Passive houses: comfortable, sustainable and resilient

What are the new practices in the construction sector to achieve an efficient building that minimizes the energy demand of a building and that is aligned with global design strategies? The answer to this question, that many of us ask ourselves when thinking about caring for the environment, is: PASSIVE HOUSES.

What are they?
They are constructions that follow the same criteria throughout the world, lowering energy consumption by 90% compared to traditional houses. They originated in 1990 in Germany where the first house was created and certified under performance standards.


To know more about the "Passivhaus Standard" we contacted the director of the Latin American Institute PassivHaus, Juan Manuel Vazquez, Agricultural Engineer U.B.A, MP 15.837.

“It’s a performance standard, with the highest energy efficiency by far, a home with a consumption of 15kWh/m² per year for heating and the same for refraction is set” defines the director of the Institute.
For a building to be considered a passive house, it needs five main principles; thermal insulation, avoiding thermal bridges, high performance doors and windows, airtightness and last but not least controlled ventilation with heat recovery.

• Thermal insulation: have the use of a correct thermal envelope with low transmittance, to isolate the house from the outside, preventing heat from escaping in winter and entering in summer.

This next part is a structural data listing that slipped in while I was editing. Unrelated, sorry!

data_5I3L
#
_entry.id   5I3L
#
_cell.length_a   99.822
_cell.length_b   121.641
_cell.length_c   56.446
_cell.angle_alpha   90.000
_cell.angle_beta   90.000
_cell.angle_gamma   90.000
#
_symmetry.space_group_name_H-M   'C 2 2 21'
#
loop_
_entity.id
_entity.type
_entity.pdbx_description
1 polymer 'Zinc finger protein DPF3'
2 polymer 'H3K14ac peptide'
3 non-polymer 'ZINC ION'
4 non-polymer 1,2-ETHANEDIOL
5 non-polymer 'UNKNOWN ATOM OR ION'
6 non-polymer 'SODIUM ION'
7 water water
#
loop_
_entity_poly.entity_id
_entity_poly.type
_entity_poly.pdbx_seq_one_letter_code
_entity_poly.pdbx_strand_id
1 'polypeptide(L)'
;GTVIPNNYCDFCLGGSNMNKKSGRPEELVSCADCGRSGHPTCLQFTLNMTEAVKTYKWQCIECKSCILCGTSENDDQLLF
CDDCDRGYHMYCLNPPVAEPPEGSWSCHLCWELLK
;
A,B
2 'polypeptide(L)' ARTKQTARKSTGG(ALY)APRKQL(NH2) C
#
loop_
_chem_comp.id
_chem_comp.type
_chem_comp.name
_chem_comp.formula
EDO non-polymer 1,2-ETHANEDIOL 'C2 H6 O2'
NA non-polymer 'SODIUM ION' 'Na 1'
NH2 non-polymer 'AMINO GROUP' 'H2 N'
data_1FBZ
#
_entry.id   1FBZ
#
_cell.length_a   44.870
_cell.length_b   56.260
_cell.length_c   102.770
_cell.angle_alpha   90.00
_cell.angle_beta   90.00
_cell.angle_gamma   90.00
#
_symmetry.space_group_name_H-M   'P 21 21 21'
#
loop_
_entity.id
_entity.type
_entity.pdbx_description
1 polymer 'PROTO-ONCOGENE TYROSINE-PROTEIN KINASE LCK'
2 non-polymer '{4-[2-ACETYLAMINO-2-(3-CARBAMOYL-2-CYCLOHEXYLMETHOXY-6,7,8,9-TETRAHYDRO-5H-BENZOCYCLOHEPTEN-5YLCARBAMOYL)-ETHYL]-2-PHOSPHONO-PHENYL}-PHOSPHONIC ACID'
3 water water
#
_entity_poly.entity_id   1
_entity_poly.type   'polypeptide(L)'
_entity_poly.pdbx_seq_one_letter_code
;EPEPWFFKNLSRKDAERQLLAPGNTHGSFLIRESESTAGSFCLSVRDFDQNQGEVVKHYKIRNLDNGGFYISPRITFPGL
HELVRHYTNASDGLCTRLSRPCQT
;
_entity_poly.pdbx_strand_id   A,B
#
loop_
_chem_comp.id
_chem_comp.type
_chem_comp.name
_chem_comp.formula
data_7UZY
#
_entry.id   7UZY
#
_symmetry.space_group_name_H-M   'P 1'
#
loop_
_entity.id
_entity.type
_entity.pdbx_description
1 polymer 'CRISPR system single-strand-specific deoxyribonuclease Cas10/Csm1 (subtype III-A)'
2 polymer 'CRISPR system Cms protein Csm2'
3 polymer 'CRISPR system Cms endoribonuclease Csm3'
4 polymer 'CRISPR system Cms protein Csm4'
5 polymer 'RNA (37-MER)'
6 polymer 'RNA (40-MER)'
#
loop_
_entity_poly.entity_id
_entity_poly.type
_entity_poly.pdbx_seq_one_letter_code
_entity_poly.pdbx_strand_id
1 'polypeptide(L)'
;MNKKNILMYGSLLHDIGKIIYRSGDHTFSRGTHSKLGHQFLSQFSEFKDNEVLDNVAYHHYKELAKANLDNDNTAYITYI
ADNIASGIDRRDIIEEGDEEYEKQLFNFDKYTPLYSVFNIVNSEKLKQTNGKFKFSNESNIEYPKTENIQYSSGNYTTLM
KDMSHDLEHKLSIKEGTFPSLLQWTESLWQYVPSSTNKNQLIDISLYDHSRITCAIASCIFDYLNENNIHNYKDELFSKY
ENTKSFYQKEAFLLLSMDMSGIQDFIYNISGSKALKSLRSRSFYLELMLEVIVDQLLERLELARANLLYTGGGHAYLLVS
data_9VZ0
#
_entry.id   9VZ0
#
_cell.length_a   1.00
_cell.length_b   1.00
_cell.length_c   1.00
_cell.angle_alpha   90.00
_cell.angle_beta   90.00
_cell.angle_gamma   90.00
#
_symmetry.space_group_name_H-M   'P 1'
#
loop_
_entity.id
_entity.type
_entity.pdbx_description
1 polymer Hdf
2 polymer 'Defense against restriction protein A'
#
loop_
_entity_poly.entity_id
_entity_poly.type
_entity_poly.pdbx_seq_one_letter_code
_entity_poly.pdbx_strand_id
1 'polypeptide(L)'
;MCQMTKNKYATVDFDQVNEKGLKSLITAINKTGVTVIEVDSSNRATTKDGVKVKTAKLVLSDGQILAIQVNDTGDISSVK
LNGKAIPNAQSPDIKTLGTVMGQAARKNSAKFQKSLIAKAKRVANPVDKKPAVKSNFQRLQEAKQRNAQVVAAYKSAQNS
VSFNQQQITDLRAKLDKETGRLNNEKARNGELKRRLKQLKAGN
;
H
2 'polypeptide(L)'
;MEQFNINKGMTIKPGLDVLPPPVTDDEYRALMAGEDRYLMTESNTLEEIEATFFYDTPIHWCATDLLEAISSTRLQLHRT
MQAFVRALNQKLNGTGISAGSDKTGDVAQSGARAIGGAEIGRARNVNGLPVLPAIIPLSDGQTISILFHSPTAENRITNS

• Avoid thermal bridges: ensure that the construction is free of thermal bridges, since they are weak points in the structure through which heat is lost. Bridges can be detected through thermography.
• High-performance doors and windows: triple glazing, low transmittances and proper installation in doors and windows are used, which can save costly heat losses. The orientation of the same is also of the major importance, so there is good solar control.
• Airtightness: all the enclosures of the house ensure the watertightness of the house, achieving an airtightness effect that prevents heat loss.
• Controlled ventilation with heat recovery: refers to resorting to mechanical ventilation with high performance heat recovery, which allows ventilation by recovering between 80% and 90% of the energy inside the building itself.


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